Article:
COLUMN: Road to the Marathon/ Staying motivated is a struggle

In Columns, Fitness, Sports

“When are you going to run today?”

It’s a constant question that my mind asks itself. And for at least half the day, excuses serve as answers.

“Well, I can’t run in the morning, its too cold.”

“I’m too tired to run after work.”

“I haven’t eaten yet so I won’t have the energy to put in mileage.”

The list goes on and on. It’s an unvoiced fight that echoes through the minds of all runners.

Staying motivated during a training schedule is hard. Even after running almost daily for nine years, I still struggle pulling myself out of bed in the morning to greet the cold air. My space heater, a full pot of coffee and a morning email/Facebook crawl are much more appealing alternatives.

After work, I want nothing more than to delve into the contents of my pantry and take a short nap. Even a step into the kitchen is a risk. I force myself to go straight into my room, change into running clothes, drink a glass of water and leave before food or sleep beckons me.

My failures have been plenty. I have gotten lost in bag of potato chips and ranch dip. I’ve fallen into the heavenly abyss of an afternoon nap. I’ve been tied up all day in the bliss of black coffee, breakfast and procrastination.

I’ve bargained with myself, reassuring my running-guilt complex, “don’t worry, I’ll run later.”

Over time, I found ways to fight the procrastination. While they aren’t guaranteed, they can be powerful if developed.

Set a deadline

One of my favorite ways to motivate myself to run, is to set an imaginary deadline for myself. I tell myself that I have to run by a certain time, and that I can do anything prior as long as I run at that time. It also sets a limit to my procrastination.

Change the music

Over the years, I have found that listening to music is one of the best ways to motivate myself to run. While some may argue that listening to music while running can force athletes at an uneven pace, it’s difficult to find the motivation to run alone without it.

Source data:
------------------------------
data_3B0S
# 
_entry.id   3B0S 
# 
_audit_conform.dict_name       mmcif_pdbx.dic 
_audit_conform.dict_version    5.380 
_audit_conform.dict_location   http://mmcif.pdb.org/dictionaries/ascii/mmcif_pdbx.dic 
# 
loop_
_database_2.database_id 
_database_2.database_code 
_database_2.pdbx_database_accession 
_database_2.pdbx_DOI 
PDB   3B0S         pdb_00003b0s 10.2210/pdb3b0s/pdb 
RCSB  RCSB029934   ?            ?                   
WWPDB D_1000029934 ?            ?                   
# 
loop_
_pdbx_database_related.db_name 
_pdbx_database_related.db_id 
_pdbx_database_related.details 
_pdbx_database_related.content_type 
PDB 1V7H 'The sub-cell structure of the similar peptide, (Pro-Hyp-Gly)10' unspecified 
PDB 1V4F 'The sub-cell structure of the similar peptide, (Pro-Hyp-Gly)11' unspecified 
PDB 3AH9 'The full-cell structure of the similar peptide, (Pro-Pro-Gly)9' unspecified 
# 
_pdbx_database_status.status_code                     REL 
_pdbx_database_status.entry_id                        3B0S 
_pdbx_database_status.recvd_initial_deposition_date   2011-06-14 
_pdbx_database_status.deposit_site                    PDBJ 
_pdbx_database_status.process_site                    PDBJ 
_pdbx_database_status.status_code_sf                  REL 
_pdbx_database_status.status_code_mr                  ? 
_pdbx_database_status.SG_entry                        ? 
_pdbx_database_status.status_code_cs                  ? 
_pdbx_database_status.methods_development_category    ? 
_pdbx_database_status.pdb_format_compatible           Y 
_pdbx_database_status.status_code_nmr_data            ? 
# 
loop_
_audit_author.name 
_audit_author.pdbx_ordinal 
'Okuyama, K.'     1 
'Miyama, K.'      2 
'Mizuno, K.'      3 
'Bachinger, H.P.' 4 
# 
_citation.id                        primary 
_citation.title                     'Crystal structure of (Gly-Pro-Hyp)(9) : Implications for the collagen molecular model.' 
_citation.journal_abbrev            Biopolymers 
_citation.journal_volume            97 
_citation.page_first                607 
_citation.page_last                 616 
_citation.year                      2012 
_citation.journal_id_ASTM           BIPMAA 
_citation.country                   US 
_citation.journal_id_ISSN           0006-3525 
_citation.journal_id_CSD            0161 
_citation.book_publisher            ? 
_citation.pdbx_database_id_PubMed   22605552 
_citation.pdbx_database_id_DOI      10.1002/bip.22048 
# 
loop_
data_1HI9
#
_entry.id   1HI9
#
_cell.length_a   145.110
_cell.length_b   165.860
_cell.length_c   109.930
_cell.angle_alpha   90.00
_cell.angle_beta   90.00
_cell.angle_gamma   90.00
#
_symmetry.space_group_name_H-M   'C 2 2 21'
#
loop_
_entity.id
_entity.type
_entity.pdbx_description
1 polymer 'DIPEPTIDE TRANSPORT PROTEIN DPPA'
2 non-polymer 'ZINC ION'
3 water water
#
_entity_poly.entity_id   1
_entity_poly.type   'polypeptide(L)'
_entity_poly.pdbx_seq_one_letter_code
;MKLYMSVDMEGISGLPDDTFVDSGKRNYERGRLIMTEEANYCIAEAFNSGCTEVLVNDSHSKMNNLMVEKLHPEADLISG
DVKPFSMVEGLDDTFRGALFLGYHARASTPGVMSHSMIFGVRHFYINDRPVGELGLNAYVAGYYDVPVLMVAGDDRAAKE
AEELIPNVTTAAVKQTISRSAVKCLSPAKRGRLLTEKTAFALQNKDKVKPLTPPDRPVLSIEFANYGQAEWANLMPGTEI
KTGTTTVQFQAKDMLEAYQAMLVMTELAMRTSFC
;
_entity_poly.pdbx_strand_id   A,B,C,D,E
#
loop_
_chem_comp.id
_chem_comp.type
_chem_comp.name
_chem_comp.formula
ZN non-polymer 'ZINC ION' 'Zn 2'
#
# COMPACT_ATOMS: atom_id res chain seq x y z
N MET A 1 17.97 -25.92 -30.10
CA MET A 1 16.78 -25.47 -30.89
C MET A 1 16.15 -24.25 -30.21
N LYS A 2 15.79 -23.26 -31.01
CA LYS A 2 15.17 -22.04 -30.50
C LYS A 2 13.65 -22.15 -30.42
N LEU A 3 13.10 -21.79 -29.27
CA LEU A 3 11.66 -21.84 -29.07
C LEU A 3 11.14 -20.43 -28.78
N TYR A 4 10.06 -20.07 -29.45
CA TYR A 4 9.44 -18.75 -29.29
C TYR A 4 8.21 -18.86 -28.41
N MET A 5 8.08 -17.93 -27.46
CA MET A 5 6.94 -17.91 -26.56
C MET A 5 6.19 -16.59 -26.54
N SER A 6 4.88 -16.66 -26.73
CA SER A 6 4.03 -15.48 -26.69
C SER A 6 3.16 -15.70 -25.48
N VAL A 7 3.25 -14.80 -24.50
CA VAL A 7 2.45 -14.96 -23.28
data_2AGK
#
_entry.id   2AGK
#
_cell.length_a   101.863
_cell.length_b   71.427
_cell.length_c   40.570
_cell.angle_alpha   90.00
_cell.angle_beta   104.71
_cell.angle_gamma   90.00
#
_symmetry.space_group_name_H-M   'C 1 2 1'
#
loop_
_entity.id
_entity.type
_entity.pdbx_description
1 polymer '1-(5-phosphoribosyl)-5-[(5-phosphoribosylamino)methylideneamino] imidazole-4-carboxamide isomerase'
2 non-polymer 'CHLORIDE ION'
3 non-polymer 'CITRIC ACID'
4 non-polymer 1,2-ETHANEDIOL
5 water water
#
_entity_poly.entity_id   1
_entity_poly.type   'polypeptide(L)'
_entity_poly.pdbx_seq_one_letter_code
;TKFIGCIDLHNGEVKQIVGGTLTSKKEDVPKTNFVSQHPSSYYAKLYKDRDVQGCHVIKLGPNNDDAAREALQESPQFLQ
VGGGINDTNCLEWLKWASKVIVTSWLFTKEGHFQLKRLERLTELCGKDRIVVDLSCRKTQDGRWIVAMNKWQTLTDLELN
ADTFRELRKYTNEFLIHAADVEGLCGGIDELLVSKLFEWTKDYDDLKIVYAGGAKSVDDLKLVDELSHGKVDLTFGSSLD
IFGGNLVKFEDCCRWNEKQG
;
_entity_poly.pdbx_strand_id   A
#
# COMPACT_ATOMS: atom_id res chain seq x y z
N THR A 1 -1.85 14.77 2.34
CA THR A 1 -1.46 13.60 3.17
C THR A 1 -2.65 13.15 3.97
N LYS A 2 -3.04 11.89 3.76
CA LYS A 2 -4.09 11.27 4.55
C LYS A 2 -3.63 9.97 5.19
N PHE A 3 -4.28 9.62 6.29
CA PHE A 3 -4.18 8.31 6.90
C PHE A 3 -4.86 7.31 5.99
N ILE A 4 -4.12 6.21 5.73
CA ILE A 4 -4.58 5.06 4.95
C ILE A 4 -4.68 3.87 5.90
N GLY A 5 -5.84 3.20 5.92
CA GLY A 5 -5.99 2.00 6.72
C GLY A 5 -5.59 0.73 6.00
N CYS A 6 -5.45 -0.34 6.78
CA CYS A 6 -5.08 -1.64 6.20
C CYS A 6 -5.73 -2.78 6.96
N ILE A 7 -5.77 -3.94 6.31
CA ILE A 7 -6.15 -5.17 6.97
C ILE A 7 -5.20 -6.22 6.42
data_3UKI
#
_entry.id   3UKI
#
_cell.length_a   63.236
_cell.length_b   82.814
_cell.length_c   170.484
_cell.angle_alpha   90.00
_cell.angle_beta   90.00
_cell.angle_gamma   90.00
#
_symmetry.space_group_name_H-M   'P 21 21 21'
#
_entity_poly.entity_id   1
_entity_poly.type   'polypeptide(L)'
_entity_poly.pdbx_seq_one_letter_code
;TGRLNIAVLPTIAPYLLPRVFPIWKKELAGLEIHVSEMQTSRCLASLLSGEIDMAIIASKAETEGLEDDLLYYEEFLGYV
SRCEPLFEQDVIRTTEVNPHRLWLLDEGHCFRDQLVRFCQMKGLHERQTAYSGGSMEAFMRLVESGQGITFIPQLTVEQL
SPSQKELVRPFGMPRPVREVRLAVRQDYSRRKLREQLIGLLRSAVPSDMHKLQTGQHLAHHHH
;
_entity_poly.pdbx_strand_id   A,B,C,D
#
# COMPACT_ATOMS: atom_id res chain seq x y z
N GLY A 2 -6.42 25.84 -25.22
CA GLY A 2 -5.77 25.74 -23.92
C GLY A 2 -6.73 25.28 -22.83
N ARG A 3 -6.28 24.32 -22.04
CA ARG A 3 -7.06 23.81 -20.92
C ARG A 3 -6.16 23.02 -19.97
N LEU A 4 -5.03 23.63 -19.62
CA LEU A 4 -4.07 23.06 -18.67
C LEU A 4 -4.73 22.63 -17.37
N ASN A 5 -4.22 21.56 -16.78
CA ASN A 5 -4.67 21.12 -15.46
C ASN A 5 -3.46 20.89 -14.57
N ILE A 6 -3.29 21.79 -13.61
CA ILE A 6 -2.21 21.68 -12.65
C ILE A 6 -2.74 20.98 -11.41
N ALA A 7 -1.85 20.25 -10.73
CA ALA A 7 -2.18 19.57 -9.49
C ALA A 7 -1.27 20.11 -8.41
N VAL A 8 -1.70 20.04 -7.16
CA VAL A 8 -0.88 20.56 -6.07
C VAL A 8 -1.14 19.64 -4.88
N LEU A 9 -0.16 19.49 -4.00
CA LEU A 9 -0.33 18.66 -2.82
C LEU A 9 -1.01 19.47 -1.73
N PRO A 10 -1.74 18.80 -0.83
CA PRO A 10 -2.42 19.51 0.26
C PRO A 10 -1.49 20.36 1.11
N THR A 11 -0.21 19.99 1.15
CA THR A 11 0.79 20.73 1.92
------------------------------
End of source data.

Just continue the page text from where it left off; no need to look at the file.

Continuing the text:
I find that my motivation wanes when my music gets stale. In order to avoid this, I make sure that I spend time every couple weeks to change my running playlist. Usually I spend half an hour picking out the songs that I know will get me moving.

Afterward, I find that running becomes much more appealing.

Get the ball rolling

One of the best way to force myself to run, is to simply change into running clothes. This may seem like a small step, but it gets the psychological ball rolling. From this small change, I can easily develop the motivation to put on my shoes, plug in my iPod and finally to step out the door.

Before I know it, I’m two miles in.

Make a bargain

This may carry a bad connotation in regards to grieving process, but it’s certainly helpful in running motivation. By telling myself that I can relax, make dinner or watch a movie after I run, it becomes much easier to get outside and on the road.

Call in all the reinforcements

This is the best way to motivate yourself to run. By finding a friend to run with, you are held accountable to meet your buddy at a designated time and to complete the run. Its also nice to have some company on long runs, especially if they border or exceed the two-hour mark.

By using these methods and maybe even developing your own, you’ll be able to complete the training required of your regimen and subsequently reach your fitness goals.

The first steps of a run are the hardest. Like many things in life, once you develop enough psychological and physical momentum to go running, the rest is easy.

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